From the workplace · Language

Introdution

Yes, the title says “Introdution”, not “Introduction”. If you didn’t spot it, don’t worry. Neither did the graphic designers at a training company I worked at in the 1990s. And it was the sort of thing that they were paid to notice.

This piece touches on first impressions and attention to detail. It goes back to the days when people would pay to have a half-day training course called “Introduction to Windows”, the computer operating system (although, to be accurate, it was a Graphical User Interface, sitting on top of the real operating system). It was Windows 3.0 in those days, not 3.1 or NT or 95 or any of the later versions.

Back then many IT Training Companies were busy. They made money and they paid their staff reasonably well. A successful firm, in those far-off days, might find it hard to recruit experienced trainers quick enough to meet the demand for training courses. And the course notes were often written by the people who delivered the training. That’s why, one February night, after delivering training courses all day, a colleague and I sat down to write the manual for the following day’s course. It was a “Half-day Introduction to Windows” for our client Pepsi-Cola. Pizzas and cola were provided. We worked till about midnight. The manual was finished, grammatically correct, screenshots all formatted correctly, proof-read to perfection. There was even a joke or two. And we went our separate ways, ready to deliver the training the following day, after the 12 to 15-hour working day that we had just enjoyed.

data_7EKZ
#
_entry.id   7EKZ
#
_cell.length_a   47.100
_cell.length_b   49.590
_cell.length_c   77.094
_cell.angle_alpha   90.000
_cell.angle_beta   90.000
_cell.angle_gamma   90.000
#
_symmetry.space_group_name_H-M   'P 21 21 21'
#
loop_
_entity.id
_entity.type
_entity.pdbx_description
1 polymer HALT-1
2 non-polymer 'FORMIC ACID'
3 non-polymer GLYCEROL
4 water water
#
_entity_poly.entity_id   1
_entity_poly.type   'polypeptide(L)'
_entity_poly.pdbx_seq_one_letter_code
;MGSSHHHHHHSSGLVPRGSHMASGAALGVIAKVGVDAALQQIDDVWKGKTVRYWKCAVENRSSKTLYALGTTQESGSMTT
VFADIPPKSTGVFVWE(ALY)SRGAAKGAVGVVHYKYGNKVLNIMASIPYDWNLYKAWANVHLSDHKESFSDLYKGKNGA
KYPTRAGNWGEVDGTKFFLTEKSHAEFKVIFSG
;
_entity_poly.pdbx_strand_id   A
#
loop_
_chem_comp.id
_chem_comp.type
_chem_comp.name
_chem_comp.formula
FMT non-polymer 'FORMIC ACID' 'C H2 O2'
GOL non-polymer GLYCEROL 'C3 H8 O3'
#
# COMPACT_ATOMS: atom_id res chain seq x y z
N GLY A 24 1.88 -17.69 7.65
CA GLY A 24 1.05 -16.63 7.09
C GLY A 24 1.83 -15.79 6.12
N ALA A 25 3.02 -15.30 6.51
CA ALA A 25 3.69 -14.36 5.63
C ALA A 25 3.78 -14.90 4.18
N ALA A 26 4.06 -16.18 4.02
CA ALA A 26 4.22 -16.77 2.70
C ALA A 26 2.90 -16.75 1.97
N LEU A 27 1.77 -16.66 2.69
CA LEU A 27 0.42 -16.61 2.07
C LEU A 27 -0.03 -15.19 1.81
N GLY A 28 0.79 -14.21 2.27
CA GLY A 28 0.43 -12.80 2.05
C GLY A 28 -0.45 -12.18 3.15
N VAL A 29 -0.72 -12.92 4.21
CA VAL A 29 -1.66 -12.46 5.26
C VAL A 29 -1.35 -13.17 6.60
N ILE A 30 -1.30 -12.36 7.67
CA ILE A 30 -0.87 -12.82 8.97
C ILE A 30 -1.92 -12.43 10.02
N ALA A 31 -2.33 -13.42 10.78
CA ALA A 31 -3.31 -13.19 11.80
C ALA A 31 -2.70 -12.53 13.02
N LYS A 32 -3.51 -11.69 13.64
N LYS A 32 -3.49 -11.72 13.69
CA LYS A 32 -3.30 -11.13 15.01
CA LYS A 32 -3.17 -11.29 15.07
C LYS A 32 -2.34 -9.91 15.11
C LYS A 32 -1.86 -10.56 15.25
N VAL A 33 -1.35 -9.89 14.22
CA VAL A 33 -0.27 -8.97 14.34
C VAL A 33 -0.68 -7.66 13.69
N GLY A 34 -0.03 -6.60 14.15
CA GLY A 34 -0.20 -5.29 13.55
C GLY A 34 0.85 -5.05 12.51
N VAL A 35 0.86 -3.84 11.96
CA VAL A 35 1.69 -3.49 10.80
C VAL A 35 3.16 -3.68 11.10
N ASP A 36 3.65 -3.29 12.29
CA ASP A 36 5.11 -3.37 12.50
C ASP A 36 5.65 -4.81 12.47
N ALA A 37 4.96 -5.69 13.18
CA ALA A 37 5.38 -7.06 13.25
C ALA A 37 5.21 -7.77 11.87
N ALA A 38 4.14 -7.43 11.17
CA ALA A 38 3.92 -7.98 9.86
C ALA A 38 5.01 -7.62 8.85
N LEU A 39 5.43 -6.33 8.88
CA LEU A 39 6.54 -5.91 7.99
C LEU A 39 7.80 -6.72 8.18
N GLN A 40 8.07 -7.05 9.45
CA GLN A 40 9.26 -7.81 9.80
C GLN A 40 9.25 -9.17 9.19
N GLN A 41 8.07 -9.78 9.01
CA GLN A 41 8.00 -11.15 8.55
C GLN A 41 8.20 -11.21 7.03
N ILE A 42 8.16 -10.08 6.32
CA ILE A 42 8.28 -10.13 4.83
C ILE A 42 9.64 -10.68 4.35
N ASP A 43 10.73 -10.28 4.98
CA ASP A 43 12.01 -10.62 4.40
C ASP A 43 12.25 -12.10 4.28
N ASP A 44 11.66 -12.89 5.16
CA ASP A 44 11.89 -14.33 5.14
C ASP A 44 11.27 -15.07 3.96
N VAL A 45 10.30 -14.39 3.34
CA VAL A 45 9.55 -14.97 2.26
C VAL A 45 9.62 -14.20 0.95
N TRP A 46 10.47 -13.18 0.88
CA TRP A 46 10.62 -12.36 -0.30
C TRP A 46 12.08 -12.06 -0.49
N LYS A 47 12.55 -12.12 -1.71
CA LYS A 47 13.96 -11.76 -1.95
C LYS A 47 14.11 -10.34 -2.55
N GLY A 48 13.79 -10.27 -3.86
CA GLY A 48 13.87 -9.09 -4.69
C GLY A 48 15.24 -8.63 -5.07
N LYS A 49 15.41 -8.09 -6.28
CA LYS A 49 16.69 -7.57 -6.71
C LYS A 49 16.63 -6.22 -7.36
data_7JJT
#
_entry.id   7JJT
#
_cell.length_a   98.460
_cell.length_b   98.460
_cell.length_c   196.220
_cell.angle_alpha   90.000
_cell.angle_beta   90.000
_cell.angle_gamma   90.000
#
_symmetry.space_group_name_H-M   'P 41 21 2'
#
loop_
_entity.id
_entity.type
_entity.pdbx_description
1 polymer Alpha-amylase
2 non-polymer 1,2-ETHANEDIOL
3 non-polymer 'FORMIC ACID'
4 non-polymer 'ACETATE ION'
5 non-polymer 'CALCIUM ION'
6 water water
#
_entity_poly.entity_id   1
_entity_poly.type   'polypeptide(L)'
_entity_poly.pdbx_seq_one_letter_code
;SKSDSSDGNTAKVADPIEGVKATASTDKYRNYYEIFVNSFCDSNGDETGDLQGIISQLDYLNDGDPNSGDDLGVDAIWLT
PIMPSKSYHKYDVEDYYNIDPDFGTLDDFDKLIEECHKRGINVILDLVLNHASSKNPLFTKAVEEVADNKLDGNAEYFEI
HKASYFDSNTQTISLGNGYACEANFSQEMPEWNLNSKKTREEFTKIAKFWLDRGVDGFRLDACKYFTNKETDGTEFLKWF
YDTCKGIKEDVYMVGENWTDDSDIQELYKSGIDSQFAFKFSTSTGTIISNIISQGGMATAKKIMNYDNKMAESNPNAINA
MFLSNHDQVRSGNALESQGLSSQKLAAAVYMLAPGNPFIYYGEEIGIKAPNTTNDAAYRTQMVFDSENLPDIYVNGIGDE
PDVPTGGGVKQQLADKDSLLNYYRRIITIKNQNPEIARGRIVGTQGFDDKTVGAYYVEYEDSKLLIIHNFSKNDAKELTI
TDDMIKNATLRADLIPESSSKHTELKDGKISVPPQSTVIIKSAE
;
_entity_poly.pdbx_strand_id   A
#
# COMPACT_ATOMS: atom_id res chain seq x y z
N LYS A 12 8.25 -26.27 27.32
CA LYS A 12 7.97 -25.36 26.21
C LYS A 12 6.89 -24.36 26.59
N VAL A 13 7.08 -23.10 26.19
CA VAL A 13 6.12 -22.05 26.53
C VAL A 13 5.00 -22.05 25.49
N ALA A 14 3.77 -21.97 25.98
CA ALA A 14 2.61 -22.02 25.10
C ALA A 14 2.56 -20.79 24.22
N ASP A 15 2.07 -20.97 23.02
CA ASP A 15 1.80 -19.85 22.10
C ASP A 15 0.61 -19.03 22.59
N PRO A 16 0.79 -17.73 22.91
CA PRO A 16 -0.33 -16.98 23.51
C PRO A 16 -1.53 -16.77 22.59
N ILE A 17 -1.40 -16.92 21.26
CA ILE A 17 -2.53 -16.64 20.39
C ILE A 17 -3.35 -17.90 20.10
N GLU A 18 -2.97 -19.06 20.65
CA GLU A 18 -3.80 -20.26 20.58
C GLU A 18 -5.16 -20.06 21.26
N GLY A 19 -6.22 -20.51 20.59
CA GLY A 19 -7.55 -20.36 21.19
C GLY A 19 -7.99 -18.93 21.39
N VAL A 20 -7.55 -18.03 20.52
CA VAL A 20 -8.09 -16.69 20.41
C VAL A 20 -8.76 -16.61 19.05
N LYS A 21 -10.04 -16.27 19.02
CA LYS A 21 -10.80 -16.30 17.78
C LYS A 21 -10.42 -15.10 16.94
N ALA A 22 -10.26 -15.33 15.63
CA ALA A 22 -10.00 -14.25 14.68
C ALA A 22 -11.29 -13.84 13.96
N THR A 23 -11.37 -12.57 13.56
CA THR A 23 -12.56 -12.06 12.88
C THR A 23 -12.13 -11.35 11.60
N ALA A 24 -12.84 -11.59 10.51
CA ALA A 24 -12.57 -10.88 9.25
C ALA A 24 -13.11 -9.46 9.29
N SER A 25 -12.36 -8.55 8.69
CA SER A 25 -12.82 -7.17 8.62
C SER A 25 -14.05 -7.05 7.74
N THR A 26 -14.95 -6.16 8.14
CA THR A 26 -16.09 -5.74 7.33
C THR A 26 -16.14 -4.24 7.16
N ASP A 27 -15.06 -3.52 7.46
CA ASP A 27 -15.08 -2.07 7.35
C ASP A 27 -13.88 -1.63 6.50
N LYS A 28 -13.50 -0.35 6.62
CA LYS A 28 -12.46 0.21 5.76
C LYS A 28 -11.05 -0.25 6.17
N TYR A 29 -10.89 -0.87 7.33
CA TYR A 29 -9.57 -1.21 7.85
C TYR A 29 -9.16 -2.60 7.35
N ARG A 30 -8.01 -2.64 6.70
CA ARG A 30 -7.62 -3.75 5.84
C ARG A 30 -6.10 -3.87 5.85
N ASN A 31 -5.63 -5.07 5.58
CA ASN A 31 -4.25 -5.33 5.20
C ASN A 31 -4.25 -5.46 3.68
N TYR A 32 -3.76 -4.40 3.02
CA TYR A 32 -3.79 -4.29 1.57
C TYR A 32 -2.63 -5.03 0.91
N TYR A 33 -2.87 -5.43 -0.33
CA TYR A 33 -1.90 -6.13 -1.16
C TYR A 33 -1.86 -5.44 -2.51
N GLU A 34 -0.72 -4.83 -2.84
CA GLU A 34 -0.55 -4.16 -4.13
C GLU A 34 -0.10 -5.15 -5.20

The manuals were to be copied, bound and delivered to the client by lunchtime the following day. The finishing touch was the fancy title page, created by people in the Graphics Department. The manuals arrived on time and I gave them out to the morning’s delegates. The title page read, over 3 lines:

Half-day Introdution
to Windows 3.0
for Pepsi Cola

The first delegate took a quick look at it and said “You can’t spell Introduction, and Pepsi-Cola should have a dash in between the two words.”

There should have been seven words on the title page (two of them hyphenated) but there were eight. And there were two mistakes. Our efforts to make the contents of the manual error-free were severely devalued. I delivered the afternoon’s training (another Introdution, sorry, Introduction to Windows) and returned to my work-place. “How did it go?” asked one of the owners.

“Well, the training went fine but the title page had two errors: Introduction was misspelt and so was the client name.”

And her response to this? “They were very busy.”

Clearly too busy to proof-read seven or eight words of text, or to get the client’s name right. Some of us think that first impressions are important and that attention to detail is valued. Not everybody feels that way. Sometimes they are just very busy.

 

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